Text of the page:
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14

Rambam (Mishna Torah, Hil. Edim 18:3) notes that this rule is a g'zeiras hakasuv and gives no reason. According to Ramban (Devarim 19:18)(as expounded upon by Ralbag and Abarbanel), the logic is as follows: When we have two pairs of witnesses in contradiction (i.e. "Reuven did X" vs. "Reuven did not do X") then we have no reason to believe one pair over ...


10

If a man and a woman married to a different man have sexual intercourse, they are both liable to the death penalty by strangulation (Leviticus 20:10; Mishna Sanhedrin 11:1). The death penalty has not been administered since the Sanhedrin left their court room on the Temple mount in the years preceding the destruction of the Second Temple in Jerusalem (nor ...


9

Rabbi Michael Broyde (a Justice of the Beth Din of America) has a full article of the topic available in English here. He surveys a wide range of opinions from R Eliezer Waldenberg (author of Tzitz Eliezer), who holds that the prohibition of reporting does not apply in a just society, to that of R Moshe Feinstein (author of Igrot Moshe), who holds that the ...


7

Here's what I heard from Rabbi Yitzchak Breitowitz on the subject: The Aruch HaShulchan (living in Russia a hundred years ago) wrote that if a government's laws are fair to everyone, "like England's laws, or the Glorious Czar's", then no prohibition of mesira ("snitching") applies. Some feel that the entire sentence was written to placate the censor, and ...


6

R' Samson Raphael Hirsch, when describing your case about a thief's slavery, writes that the Torah's system of punishment is much better than the prevailing system of imprisonment, which basically destroys the perpetrator. This implies that jail is never found as a punishment in Judaism. That being said, there are times where someone is guilty of a severe ...


4

The torah itself never discusses imprisonment. Penalties for transgressions include restitution, financial penalties, lashes, becoming a slave, and capital punishment, but imprisonment as a final outcome isn't discussed. (I don't know how to prove a negative, sorry.) See Ypnypn's answer for something that looks like imprisonment but isn't. And ...


3

Killing by accident does not make one invalid for testimony. It is not listed among those who are invalid for testimony in Maseches Sanhedrin (nor in Rosh Hashanah). The general rule for invalidation for testimony is record of actions that involve dishonesty. There are exceptions even for that according to some.


3

Shulchan Aruch Harav Choshen Mishpat, The Laws of Damages to Body and Soul, Paragraph 11, quoting the Rambam and the Shulchan Aruch, writes: וכן המוסר אפילו ממון קל של ישראל ביד נכרים אם הוחזק במסירות ג' פעמים מיתתו בכל אדם מפני שהוא כרודף כמו שנתבאר בהלכות נזקי ממון Whoever reports even a small amount of Jewish money to the Non-Jews, if he did it 3 ...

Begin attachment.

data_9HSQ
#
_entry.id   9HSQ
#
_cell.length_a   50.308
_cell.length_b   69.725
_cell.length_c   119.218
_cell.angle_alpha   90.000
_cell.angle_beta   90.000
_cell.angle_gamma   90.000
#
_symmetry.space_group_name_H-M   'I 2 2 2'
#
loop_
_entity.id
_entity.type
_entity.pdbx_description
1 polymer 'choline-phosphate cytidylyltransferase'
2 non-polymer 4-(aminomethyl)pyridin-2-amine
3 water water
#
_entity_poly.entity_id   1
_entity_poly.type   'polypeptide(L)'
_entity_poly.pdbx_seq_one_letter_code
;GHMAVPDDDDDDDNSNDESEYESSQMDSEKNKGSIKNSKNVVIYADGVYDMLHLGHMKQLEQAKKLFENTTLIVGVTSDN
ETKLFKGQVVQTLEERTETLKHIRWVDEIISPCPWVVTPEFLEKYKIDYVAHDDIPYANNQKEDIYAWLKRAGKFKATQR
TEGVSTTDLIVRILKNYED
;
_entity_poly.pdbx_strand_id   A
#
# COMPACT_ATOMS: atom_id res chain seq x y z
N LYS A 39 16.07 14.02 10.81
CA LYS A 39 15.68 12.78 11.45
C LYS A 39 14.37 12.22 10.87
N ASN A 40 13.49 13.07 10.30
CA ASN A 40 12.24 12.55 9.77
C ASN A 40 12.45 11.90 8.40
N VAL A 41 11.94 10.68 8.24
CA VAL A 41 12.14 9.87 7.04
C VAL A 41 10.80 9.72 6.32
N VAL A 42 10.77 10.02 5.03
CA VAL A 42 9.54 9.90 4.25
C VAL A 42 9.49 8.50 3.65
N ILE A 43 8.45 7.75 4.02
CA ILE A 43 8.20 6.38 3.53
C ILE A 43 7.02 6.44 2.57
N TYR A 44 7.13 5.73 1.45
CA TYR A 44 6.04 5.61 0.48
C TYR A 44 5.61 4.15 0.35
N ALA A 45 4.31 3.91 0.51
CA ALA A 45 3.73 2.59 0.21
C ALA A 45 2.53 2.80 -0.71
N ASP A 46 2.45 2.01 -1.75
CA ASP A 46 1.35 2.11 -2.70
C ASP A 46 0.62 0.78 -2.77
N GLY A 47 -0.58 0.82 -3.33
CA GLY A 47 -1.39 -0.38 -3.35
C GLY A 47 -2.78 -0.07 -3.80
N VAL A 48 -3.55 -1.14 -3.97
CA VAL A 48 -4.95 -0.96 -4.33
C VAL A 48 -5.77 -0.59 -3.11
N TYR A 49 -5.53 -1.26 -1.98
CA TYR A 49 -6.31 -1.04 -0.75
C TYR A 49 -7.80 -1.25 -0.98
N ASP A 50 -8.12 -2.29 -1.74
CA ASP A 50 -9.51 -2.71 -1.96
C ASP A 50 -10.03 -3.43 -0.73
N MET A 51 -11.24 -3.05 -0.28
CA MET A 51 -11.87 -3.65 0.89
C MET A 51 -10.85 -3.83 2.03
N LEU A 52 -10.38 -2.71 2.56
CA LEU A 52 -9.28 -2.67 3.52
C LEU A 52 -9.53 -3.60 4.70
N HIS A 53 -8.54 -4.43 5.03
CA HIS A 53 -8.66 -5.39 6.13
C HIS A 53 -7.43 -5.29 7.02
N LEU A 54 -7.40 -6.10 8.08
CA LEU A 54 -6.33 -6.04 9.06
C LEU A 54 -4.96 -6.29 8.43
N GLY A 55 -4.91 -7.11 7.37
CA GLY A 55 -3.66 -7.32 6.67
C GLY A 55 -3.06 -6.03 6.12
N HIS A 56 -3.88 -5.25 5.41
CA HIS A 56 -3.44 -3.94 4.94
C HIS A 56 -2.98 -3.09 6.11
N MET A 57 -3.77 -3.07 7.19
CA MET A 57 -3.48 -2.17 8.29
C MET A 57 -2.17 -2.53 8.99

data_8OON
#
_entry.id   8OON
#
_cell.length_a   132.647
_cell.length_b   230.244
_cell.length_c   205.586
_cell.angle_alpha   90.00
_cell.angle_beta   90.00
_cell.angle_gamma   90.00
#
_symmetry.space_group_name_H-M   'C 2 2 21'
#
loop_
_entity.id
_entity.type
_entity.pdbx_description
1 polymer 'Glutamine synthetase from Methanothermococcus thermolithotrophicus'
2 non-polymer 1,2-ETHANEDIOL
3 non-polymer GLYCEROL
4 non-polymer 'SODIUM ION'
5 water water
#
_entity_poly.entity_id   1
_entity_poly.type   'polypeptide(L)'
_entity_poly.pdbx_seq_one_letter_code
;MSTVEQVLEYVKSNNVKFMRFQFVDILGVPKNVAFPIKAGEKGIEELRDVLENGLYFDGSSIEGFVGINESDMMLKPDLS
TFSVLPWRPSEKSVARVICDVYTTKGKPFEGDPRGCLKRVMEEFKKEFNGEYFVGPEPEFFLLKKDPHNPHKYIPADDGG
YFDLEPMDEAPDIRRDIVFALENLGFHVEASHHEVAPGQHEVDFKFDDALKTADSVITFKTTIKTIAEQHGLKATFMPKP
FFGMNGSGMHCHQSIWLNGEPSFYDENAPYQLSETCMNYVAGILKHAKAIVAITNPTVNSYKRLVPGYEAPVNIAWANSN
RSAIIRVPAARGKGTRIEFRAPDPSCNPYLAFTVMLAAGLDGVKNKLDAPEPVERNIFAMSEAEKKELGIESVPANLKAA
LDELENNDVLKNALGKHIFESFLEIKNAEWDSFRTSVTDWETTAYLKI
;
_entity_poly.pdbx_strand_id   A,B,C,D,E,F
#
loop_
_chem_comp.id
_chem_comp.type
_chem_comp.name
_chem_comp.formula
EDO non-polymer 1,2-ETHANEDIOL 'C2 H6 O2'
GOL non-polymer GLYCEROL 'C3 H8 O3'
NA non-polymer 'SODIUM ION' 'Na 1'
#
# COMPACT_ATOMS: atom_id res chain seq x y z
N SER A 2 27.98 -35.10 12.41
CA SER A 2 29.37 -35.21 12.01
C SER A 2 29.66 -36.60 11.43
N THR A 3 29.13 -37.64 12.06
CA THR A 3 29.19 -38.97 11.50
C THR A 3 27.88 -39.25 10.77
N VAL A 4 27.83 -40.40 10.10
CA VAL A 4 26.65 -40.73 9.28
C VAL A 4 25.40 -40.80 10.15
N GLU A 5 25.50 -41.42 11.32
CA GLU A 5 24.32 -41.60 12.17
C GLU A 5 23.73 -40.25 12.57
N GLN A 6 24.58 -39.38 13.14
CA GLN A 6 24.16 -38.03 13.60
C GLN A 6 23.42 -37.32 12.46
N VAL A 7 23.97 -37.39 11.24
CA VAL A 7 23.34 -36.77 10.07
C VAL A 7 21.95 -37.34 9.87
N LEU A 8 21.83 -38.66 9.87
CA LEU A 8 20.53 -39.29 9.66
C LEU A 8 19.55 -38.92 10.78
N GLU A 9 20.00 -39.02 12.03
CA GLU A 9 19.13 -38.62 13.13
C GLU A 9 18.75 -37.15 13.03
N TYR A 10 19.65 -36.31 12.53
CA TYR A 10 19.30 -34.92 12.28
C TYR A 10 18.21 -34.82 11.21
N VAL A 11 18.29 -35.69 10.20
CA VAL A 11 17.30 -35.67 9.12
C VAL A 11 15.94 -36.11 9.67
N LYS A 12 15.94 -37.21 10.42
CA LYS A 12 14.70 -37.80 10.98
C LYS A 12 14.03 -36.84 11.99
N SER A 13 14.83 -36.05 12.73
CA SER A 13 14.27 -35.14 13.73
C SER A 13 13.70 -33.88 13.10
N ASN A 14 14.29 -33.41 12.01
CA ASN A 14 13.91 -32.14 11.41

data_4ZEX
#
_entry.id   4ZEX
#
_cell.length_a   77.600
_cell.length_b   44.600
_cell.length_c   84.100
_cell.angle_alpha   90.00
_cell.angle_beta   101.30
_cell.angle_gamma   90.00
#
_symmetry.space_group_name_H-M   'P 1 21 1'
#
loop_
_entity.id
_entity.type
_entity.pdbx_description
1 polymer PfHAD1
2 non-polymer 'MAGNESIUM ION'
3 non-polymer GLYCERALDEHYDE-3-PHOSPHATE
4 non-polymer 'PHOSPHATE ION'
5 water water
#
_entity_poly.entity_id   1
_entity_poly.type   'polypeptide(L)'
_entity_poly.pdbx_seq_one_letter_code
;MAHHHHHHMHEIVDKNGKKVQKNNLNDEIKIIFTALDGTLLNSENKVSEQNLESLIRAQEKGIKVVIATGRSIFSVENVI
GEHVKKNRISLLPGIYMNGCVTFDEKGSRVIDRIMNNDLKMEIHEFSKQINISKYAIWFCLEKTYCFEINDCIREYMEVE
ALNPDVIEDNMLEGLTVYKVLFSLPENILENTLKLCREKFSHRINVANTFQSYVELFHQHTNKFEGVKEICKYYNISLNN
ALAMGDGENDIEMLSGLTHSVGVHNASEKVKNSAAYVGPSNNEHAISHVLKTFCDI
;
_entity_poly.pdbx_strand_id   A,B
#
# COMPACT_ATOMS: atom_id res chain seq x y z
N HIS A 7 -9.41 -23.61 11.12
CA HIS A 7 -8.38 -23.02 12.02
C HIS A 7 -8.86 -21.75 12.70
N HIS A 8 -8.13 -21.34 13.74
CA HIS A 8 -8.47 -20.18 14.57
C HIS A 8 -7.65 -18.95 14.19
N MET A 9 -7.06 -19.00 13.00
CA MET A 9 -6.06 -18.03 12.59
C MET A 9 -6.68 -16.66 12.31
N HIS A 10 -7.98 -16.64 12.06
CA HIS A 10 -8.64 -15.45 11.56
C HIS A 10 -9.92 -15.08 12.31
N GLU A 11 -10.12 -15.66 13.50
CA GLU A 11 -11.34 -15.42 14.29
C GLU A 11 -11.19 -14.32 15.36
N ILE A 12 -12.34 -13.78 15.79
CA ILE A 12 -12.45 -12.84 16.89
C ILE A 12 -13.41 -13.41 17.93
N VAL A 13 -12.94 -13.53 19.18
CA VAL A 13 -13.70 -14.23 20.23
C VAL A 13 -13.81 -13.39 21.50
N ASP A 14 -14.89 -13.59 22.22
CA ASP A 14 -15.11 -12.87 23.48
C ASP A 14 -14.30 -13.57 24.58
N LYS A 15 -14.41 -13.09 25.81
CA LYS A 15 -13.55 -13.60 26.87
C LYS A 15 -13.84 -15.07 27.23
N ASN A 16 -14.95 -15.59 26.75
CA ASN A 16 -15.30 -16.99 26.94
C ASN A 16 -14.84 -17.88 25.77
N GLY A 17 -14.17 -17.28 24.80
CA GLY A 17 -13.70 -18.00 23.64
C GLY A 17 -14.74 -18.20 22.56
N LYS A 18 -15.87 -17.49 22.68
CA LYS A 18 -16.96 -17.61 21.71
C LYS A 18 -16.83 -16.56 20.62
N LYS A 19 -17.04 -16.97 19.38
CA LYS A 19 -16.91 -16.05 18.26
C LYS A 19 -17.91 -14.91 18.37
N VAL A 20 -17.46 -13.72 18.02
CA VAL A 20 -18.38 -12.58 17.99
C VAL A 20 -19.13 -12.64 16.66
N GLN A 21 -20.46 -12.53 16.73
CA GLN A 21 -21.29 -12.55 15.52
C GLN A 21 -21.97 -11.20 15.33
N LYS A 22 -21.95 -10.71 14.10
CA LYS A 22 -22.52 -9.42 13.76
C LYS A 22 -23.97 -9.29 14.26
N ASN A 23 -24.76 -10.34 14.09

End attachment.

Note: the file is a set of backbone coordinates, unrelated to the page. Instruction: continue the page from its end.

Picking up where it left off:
3

For the main question see Sanhedrin 40b-41a: אמר עולא מניין להתראה מן התורה שנאמר (ויקרא כ, יז) ואיש אשר יקח את אחותו בת אביו או בת אמו וראה את ערותה אטו בראייה תליא מילתא אלא עד שיראוהו טעמו של דבר אם אינו ענין לכרת תנהו ענין למלקות דבי חזקיה תנא (שמות כא, יד) וכי יזיד איש על רעהו להרגו בערמה שהתרו בו ועדיין הוא מזיד דבי רבי ישמעאל תנא (במדבר ...


3

As far as the second question, Sanhedrin 8b: ר' יוסי בר יהודה אומר חבר א"צ התראה לפי שלא ניתנה התראה אלא להבחין בין שוגג למזיד A scholar does not need to be warned, as warning is only given to differentiate between accidental and intentional sin [and the scholar is presumed to be aware that it is forbidden without being told]


3

The Limmud for "before the punishment" is from Kaasher Zamam, not Kaasher Asu (what they planned to do, not what they succeeded in doing). With a Challal, when the Eidim are made Zomminim, the whole Challal is undone and it is as if it never happened. So in the end they were only planning, they didn't succeed, so they are still under to the din of Kaasher ...


2

The Maharsha (Bava Basra 119a) addresses this question and answers that even though the person is theoretically exempt according to R' Shimon, he is still liable to be killed in a court if the witnesses were not made aware of his intentions at the time that they warned him: ומיהו הוא ודאי דהיה חייב מיתה בדיני אדם שלא ידעו העדים שהתרו בו שהוא עשה על דעת ...


2

Sanhedrin 40b: תנו רבנן מכירים אתם אותו נכרי הרג ישראל הרג התריתם בו קיבל עליו התראה התיר עצמו למיתה המית בתוך כדי דיבור (paraphrased) They ask the witnesses, "did he accept the warning and accept that he would be killed?" Rashi on התיר עצמו למיתה: התיר עצמו למיתה - שכשהתריתם בו אל תעבור שאתה מתחייב מיתה פלונית הוא אומר על מנת כן אני עושה דאם ...


2

I. When Eldad and Medad prophesied that Moshe would die and Yehoshua would take over, Yehoshua complains to Moshe: וַיַּעַן יְהוֹשֻׁעַ בִּן נוּן מְשָׁרֵת מֹשֶׁה מִבְּחֻרָיו וַיֹּאמַר אֲדֹנִי מֹשֶׁה כְּלָאֵם (Bamidbar 11:28) Here's what Rashi writes: הטל עליהם צרכי צבור והם כלים מאליהם (ספרי) ד"א תנם אל בית הכלא לפי שהיו מתנבאים משה מת ויהושוע ...


2

hilchos meisira is very complicated and a rov has to be consulted. A mosser has a din of a non jew (yoreh deah 281:3) it is a very bad thing to be a mosser. However when there are laws in the land and chillul Hashem then it becomes a diff story.(choshen Misphat 388:12). See meseches Bava Matzia 83b the story with Rabbi Elazar and the king and the Ritva on ...


2

Their are different explanations given. Some give the technical reason that the zomemin are being testified against directly, while their testimony is on some other matter. The 2nd group's testimony falls directly on the 1st group, and they can't defend themselves from a an edus against them. (Compare this with regular contradicting testimonies, where both ...



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